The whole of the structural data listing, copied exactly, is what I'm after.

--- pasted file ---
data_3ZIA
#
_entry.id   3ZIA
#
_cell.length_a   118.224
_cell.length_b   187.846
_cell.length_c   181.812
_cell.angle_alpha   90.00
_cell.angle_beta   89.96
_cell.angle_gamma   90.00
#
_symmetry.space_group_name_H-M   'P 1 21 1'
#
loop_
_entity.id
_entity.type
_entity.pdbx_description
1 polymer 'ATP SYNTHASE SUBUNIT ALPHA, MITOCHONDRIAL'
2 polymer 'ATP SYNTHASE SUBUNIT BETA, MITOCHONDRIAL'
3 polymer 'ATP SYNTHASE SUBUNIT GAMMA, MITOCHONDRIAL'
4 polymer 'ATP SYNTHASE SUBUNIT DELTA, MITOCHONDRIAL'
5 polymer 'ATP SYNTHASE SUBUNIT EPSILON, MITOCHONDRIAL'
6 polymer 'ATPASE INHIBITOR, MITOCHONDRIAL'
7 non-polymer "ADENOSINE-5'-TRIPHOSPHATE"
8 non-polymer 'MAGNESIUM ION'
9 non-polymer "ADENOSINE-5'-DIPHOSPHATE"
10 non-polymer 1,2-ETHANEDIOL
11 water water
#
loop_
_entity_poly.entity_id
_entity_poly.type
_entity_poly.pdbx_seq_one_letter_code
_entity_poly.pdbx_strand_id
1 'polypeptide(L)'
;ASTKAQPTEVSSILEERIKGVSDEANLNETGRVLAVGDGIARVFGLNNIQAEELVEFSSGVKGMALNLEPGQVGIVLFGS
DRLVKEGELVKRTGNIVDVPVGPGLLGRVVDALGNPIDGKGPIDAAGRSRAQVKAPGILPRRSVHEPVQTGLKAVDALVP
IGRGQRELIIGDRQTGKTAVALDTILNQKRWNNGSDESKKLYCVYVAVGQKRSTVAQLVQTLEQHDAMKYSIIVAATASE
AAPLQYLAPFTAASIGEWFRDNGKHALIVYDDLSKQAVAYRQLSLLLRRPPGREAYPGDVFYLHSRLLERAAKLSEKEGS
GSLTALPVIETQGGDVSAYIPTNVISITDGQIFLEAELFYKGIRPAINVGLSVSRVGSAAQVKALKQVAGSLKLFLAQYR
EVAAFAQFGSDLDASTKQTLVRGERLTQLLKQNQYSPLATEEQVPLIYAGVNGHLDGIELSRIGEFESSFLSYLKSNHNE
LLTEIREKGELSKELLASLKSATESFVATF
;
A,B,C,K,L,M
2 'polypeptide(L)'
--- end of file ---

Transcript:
data_3ZIA
#
_entry.id   3ZIA
#
_cell.length_a   118.224
_cell.length_b   187.846
_cell.length_c   181.812
_cell.angle_alpha   90.00
_cell.angle_beta   89.96
_cell.angle_gamma   90.00
#
_symmetry.space_group_name_H-M   'P 1 21 1'
#
loop_
_entity.id
_entity.type
_entity.pdbx_description
1 polymer 'ATP SYNTHASE SUBUNIT ALPHA, MITOCHONDRIAL'
2 polymer 'ATP SYNTHASE SUBUNIT BETA, MITOCHONDRIAL'
3 polymer 'ATP SYNTHASE SUBUNIT GAMMA, MITOCHONDRIAL'
4 polymer 'ATP SYNTHASE SUBUNIT DELTA, MITOCHONDRIAL'
5 polymer 'ATP SYNTHASE SUBUNIT EPSILON, MITOCHONDRIAL'
6 polymer 'ATPASE INHIBITOR, MITOCHONDRIAL'
7 non-polymer "ADENOSINE-5'-TRIPHOSPHATE"
8 non-polymer 'MAGNESIUM ION'
9 non-polymer "ADENOSINE-5'-DIPHOSPHATE"
10 non-polymer 1,2-ETHANEDIOL
11 water water
#
loop_
_entity_poly.entity_id
_entity_poly.type
_entity_poly.pdbx_seq_one_letter_code
_entity_poly.pdbx_strand_id
1 'polypeptide(L)'
;ASTKAQPTEVSSILEERIKGVSDEANLNETGRVLAVGDGIARVFGLNNIQAEELVEFSSGVKGMALNLEPGQVGIVLFGS
DRLVKEGELVKRTGNIVDVPVGPGLLGRVVDALGNPIDGKGPIDAAGRSRAQVKAPGILPRRSVHEPVQTGLKAVDALVP
IGRGQRELIIGDRQTGKTAVALDTILNQKRWNNGSDESKKLYCVYVAVGQKRSTVAQLVQTLEQHDAMKYSIIVAATASE
AAPLQYLAPFTAASIGEWFRDNGKHALIVYDDLSKQAVAYRQLSLLLRRPPGREAYPGDVFYLHSRLLERAAKLSEKEGS
GSLTALPVIETQGGDVSAYIPTNVISITDGQIFLEAELFYKGIRPAINVGLSVSRVGSAAQVKALKQVAGSLKLFLAQYR
EVAAFAQFGSDLDASTKQTLVRGERLTQLLKQNQYSPLATEEQVPLIYAGVNGHLDGIELSRIGEFESSFLSYLKSNHNE
LLTEIREKGELSKELLASLKSATESFVATF
;
A,B,C,K,L,M
2 'polypeptide(L)'